In this indie film sure to make audiences shriek, the horror is just beginning when a young couple is carjacked by an escaped inmate and his lover. But the criminal (Shea Whigham, WRISTCUTTERS: A LOVE STORY) isn't the most dangerous thing on the trip; a mysterious, parasitic creature stalks the two couples, and a small convenience store doesn't prove to be much of a haven from the menace. Toby Wilkins, who won awards for his short film "Staring at the Sun," makes his feature directorial debut with SPLINTER.
*** out of **** Take a premise in which people are trapped in a gas-station, add a little fun twist to it, and you've got my attention and my support. The last good gas-station horror flick I saw was "The Mist", which I thoroughly enjoyed. Now comes "Splinter", which is much lesser known, but alas, equally as entertaining. The trick to making a good gas-station horror film is to not make the gas-station the "wrong one". There are horror films that deal … more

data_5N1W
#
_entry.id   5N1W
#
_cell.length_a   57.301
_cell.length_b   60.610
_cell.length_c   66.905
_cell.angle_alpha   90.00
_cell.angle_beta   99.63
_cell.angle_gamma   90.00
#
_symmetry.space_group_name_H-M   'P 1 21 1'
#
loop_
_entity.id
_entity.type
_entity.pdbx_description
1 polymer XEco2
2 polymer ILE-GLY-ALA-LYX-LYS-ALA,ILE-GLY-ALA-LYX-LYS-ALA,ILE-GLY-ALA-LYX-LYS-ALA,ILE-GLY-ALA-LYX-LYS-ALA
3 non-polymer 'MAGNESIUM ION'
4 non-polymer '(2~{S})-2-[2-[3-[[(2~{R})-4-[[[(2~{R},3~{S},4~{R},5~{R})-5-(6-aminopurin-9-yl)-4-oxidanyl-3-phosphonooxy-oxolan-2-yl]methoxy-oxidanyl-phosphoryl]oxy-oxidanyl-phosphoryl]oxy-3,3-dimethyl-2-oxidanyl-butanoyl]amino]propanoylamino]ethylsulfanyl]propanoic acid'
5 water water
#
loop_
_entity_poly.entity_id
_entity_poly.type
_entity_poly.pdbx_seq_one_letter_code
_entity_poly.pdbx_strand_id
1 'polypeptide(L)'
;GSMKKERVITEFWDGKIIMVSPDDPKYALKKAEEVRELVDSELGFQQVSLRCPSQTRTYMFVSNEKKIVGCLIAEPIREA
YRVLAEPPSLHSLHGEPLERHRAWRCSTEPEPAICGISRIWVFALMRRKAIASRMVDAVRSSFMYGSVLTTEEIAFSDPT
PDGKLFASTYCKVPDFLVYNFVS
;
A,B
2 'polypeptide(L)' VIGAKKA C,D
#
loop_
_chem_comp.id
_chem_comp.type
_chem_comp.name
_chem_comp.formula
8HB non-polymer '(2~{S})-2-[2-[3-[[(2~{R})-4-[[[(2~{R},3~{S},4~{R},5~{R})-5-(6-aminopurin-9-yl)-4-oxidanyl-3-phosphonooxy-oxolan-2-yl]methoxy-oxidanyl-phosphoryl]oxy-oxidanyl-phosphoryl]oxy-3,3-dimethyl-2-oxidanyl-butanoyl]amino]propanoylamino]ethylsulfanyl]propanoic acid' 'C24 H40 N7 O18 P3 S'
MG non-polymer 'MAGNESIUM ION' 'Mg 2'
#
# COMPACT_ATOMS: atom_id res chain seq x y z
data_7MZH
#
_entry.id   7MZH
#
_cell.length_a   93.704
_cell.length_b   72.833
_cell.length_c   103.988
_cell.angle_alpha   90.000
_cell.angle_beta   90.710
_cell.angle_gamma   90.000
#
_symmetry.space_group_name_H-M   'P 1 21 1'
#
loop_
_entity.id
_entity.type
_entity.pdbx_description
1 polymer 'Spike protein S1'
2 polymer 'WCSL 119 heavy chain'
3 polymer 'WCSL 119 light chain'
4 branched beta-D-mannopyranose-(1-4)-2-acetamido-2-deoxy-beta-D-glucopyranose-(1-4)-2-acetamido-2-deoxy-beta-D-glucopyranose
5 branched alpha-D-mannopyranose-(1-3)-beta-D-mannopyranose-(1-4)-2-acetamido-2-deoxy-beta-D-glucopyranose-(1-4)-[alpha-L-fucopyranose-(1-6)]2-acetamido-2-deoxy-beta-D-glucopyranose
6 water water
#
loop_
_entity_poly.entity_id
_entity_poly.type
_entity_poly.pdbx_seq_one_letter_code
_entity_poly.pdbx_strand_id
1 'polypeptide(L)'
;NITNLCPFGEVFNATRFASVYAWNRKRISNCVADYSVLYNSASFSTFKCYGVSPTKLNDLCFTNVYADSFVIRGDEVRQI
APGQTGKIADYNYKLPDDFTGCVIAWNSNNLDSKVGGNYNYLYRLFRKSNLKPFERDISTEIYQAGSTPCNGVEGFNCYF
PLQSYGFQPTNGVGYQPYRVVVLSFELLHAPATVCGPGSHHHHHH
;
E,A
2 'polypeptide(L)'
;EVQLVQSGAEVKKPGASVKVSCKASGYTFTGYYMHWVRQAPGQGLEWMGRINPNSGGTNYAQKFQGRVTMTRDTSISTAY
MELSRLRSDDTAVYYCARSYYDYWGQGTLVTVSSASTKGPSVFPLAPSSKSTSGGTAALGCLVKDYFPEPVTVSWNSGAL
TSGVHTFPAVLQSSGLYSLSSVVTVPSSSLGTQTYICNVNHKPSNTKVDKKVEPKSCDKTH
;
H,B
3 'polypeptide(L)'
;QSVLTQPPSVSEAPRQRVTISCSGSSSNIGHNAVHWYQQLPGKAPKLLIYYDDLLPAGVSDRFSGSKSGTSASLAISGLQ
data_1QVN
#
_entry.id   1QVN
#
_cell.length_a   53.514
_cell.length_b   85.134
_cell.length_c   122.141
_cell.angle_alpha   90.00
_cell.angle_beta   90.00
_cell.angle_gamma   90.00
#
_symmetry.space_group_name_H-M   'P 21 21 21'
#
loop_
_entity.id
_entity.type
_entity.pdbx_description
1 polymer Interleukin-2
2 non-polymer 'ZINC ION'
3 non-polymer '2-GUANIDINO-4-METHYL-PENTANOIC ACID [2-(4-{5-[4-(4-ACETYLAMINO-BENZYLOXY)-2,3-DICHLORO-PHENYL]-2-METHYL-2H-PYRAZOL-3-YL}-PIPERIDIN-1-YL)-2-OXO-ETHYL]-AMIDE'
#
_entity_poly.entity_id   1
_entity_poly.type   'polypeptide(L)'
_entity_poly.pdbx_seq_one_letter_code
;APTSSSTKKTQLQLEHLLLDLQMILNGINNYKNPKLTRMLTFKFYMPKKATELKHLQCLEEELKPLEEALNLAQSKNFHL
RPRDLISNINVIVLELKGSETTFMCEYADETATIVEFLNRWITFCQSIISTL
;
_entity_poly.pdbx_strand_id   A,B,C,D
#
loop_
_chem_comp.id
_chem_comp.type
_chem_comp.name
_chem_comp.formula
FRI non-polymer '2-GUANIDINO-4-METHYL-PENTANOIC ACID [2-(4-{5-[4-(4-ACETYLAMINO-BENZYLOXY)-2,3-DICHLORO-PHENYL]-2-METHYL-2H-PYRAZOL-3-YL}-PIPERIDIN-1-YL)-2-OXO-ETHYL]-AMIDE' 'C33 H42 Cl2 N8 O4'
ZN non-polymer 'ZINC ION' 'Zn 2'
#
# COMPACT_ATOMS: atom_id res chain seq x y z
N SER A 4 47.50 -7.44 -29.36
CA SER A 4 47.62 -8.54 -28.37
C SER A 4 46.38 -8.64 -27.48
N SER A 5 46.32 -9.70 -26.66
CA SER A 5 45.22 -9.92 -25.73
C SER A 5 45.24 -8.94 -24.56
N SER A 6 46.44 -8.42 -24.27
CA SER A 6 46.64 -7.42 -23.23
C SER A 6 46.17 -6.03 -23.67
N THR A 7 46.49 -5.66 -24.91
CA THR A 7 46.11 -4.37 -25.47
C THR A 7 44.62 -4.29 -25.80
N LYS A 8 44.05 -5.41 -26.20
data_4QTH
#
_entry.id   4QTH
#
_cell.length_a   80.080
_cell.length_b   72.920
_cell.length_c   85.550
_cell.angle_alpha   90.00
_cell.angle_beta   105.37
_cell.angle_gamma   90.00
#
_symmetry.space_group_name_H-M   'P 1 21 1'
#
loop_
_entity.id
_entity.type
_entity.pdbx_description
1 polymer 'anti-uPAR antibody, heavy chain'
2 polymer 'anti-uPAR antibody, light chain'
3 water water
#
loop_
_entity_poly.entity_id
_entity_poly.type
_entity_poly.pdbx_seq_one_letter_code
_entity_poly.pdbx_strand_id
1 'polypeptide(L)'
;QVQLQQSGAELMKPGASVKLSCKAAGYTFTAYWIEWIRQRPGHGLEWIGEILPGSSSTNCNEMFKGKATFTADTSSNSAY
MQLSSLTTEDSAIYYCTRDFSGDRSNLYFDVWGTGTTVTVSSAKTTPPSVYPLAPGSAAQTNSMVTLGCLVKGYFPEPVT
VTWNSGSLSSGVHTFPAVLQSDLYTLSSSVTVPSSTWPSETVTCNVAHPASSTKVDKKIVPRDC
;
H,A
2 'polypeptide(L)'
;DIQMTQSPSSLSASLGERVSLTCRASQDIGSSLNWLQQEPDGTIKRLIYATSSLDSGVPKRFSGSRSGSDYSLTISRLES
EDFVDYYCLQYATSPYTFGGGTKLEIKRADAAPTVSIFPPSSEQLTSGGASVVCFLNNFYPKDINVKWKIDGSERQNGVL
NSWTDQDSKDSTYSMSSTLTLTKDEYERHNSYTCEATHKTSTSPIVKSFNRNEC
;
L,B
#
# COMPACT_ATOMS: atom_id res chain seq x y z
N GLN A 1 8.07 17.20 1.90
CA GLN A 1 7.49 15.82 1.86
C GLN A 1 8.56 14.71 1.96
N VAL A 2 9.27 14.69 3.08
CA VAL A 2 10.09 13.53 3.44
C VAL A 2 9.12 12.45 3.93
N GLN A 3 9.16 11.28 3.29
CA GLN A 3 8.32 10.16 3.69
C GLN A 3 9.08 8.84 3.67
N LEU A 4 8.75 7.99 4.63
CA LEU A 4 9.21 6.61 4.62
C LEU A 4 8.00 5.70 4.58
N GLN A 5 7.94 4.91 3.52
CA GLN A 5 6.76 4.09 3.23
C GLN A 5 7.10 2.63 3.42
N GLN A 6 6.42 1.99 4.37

The concept of the unknown against a small group of folks isolated in a small area had been numerous times, most notably in films like "Night of the Living Dead", "Alien" and "The Thing". "The Mist" followed this same formula with a much larger group of folks. It is a very basic and simple concept that relies more in execution--this premise will provide the feeling of claustrophobia, terror and helplessness. However, this concept if done incorrectly and poorly will end up in a laughable … more
Pros: interesting creature, it won awards, great cast participation Cons: some jerky camera work but not bad The Bottom Line: You'll never look at quills the same way again The really frightening thing about Splinter is that they made absolutely no excuses for the appearance of the parasite in their movie. Usually we have a government gene splice trick happening or a chemical spill or even illegal dumping to blame on the formation … more